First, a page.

By Kevin McCallum
THE PRESS DEMOCRAT
Santa Rosa voters will get to decide this fall whether they want to raise taxes to bail out their cash-strapped city or require its leaders to make further cuts to balance the budget.
In a unanimous vote, the City Council agreed to place a ¼-cent sales tax on the Nov. 2 ballot, a measure expected to raise $6 million a year.
Despite concerns about the lack of recent pay concessions from employees, the regressive nature of sale taxes and the additional burden on taxpayers, the council agreed that the measure was the only option that had a good chance of winning passage by the voters in the fall.
“We are holding our nose to support a sales tax,” Mayor Susan Gorin said.
The vote was the second time in the same evening that a previously divided council came together to support an item unanimously. The council also approved a new city manager on a 7-0 vote.
Vice-mayor Gary Wysocky had been vocal about his concerns about asking voters to shoulder more taxes when the proposal would raise more funds than the city needed. The current budget calls for bridging the $3.8 million gap in the $109 million general fund spending plan with $1.3 million in additional revenue such as a sales tax and $2.5 million from employee concessions. He also questioned why more employee groups have yet to agree to concessions.
“We need a shared sacrifice,” he said.
But he grudgingly agreed to support the measure on the condition that some of the more unpopular cuts to city services would be restored if it passed.
“It pains me to take this to ballot with no other choices, but I will let the people decide,” Wysocky said. “I know I don’t have the votes, and we need to balance the budget.”
He pledged to make sure that if the measure passes, the city would restore funding for homeless shelters and keep the city pools and senior centers open.
“We need to show some leadership,” he said.
Prior to the council debate, the members heard from the city’s departing chief financial officer, David Heath. He told them that in the past two years the city general fund had shrunk by about $30 million and 180 positions, may of them unfilled.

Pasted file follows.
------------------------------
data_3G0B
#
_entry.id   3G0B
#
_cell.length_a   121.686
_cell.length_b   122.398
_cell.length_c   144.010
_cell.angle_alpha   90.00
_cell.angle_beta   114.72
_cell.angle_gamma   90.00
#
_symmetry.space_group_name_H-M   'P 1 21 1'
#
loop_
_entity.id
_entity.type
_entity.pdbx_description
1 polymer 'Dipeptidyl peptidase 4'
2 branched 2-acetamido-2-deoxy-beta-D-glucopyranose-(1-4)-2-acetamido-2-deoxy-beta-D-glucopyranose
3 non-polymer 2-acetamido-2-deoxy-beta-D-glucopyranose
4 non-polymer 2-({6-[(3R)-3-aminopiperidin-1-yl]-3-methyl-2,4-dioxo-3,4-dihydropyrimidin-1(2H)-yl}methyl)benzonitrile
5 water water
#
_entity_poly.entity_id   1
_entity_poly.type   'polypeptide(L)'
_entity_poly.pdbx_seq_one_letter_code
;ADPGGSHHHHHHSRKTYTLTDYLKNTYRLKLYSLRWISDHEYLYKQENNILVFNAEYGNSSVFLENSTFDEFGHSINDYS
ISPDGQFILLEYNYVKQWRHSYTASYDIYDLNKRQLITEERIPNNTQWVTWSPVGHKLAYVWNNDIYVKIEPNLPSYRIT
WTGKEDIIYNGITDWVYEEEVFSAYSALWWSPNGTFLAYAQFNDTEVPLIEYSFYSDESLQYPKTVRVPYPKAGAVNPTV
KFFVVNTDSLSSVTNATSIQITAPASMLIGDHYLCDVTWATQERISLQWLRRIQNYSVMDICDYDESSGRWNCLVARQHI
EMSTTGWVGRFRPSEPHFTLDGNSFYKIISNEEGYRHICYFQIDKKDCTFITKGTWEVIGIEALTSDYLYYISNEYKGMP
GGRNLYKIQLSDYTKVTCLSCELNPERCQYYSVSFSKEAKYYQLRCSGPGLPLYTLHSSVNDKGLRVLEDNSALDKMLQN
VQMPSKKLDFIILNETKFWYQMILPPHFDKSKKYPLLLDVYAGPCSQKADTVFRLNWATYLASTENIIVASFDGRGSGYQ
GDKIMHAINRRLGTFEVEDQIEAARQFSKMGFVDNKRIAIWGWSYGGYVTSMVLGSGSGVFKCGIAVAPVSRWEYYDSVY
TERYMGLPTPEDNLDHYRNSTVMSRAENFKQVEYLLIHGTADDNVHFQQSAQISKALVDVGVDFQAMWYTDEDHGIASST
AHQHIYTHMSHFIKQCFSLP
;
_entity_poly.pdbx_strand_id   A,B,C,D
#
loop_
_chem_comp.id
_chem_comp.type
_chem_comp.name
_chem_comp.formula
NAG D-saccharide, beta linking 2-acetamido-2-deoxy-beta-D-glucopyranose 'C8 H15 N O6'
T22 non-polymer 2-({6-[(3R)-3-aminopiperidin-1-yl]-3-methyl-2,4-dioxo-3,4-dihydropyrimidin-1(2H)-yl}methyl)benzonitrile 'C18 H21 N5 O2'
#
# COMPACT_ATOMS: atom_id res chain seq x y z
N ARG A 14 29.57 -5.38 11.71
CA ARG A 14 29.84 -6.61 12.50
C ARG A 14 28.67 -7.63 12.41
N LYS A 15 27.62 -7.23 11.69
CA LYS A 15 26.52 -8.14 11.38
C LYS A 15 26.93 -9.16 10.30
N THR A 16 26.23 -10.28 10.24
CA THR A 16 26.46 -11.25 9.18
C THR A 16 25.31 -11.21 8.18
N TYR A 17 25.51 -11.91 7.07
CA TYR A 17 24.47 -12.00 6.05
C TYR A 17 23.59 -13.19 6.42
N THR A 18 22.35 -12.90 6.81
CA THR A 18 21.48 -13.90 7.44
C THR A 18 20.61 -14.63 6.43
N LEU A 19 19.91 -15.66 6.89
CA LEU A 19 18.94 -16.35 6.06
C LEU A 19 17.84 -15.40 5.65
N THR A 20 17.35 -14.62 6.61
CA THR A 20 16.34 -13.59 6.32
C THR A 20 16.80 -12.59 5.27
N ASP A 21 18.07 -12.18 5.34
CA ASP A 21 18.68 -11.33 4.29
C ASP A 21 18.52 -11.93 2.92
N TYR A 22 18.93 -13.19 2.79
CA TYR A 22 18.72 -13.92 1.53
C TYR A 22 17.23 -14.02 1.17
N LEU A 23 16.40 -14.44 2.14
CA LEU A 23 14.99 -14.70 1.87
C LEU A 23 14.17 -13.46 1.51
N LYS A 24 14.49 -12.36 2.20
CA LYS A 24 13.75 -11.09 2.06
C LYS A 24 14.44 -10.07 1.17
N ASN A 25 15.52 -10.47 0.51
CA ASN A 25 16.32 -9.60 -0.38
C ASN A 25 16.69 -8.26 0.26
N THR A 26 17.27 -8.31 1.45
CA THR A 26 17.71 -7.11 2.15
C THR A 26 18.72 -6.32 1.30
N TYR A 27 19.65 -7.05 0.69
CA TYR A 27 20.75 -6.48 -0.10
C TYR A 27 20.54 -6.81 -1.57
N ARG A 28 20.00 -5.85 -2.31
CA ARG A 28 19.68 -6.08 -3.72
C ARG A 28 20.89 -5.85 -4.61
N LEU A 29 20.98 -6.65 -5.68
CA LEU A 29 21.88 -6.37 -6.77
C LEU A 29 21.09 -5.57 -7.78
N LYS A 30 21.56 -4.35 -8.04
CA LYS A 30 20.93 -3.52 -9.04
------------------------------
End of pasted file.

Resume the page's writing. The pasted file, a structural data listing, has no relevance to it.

Sales tax revenues have been sliding for 15 consecutive quarters, and property taxes are taking a beating from lower property values, he said.
On the concession front, Heath noted that the city is instituting a two-tiered pension system to save money, and some employees are paying a greater percentage of their health insurance premiums and have gone years without salary increases.
Winning salary cuts from employee groups has been challenging, but progress is being made, Heath said.
“It’s been a long slog,” he said. “We’re at the table right now, and people slowly but surely are agreeing to take reductions.”
Several speakers expressed concern about the regressive nature of the sales tax.
“I think this tax is going to hit the people that can least afford it,” said Hans Dippel, a candidate for City Council.
Councilman John Sawyer reminded citizens that the council wasn’t imposing a tax, but giving the voters an option for avoiding more severe cuts to city services.
“We are not taxing people, we are placing it on the ballot. That’s what democracy is all about,” Sawyer said.
But Gorin made a passionate plea that people understand the city’s financial situation. She recounted how the city was already facing significant budget challenges two years ago, but was dissuaded from putting the sales tax measure on the ballot that year at the request of the advocates for the SMART commuter rail, who didn’t want it to compete with their own tax measure.
“We gulped because we had already been through two years of budget cutting,” Gorin said.
The city stepped aside, but can’t afford to this time, Gorin said. If approved by the voters, Santa Rosa’s sales tax would rise to 9.5 percent. The ¼-cent levy would expire after eight years. Passage requires a simple majority approval from voters.
“To deal with the economic disaster that we are facing right now, we need it,” Gorin said.